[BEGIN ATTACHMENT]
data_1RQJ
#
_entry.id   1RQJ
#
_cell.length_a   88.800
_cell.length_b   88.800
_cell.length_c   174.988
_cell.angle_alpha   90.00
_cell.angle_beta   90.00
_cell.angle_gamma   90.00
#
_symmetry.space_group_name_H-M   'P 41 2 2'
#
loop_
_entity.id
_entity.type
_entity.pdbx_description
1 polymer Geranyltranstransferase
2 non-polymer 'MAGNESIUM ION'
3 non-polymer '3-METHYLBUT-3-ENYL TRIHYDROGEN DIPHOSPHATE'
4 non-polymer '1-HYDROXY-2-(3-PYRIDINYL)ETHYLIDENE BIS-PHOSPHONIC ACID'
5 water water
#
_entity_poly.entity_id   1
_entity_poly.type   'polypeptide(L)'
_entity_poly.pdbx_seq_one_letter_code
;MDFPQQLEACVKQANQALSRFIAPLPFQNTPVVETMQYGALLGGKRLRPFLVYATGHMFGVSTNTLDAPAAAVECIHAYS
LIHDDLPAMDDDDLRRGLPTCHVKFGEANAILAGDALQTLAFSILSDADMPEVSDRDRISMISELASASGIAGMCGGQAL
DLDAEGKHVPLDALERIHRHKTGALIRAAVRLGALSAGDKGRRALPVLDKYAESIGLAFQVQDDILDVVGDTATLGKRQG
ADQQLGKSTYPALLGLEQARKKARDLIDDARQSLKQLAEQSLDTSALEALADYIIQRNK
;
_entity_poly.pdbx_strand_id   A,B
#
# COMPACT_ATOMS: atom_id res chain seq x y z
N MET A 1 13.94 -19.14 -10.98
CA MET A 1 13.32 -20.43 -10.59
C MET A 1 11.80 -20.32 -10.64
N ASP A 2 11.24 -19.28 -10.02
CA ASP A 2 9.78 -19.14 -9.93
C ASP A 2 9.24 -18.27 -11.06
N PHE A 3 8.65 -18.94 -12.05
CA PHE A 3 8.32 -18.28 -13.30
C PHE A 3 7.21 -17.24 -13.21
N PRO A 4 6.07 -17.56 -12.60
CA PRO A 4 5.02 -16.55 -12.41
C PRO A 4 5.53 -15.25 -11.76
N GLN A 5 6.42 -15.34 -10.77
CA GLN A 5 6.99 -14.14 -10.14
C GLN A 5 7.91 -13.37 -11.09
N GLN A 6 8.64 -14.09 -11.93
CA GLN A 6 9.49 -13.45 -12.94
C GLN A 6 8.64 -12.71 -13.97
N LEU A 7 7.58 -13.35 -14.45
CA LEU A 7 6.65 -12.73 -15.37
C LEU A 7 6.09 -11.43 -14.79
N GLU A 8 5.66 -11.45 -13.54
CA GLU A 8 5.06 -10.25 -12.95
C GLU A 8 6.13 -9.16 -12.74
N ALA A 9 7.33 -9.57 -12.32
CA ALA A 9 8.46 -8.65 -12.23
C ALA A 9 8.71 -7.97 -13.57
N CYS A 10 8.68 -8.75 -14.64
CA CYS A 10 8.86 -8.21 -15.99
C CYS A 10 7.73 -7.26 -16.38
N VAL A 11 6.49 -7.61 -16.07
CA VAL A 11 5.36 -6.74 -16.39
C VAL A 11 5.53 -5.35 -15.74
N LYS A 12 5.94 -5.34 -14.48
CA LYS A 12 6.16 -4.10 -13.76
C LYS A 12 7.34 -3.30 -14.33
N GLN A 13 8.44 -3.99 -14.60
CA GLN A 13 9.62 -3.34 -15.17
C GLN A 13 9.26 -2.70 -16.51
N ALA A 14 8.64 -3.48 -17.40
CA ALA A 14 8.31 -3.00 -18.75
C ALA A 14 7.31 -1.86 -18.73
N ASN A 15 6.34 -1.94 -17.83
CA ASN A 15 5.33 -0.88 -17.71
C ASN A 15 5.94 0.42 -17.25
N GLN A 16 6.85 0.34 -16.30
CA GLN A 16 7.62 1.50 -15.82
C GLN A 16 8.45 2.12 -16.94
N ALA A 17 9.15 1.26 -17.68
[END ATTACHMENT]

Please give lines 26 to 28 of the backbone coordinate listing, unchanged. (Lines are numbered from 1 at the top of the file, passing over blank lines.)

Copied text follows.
_entity_poly.pdbx_seq_one_letter_code
;MDFPQQLEACVKQANQALSRFIAPLPFQNTPVVETMQYGALLGGKRLRPFLVYATGHMFGVSTNTLDAPAAAVECIHAYS
LIHDDLPAMDDDDLRRGLPTCHVKFGEANAILAGDALQTLAFSILSDADMPEVSDRDRISMISELASASGIAGMCGGQAL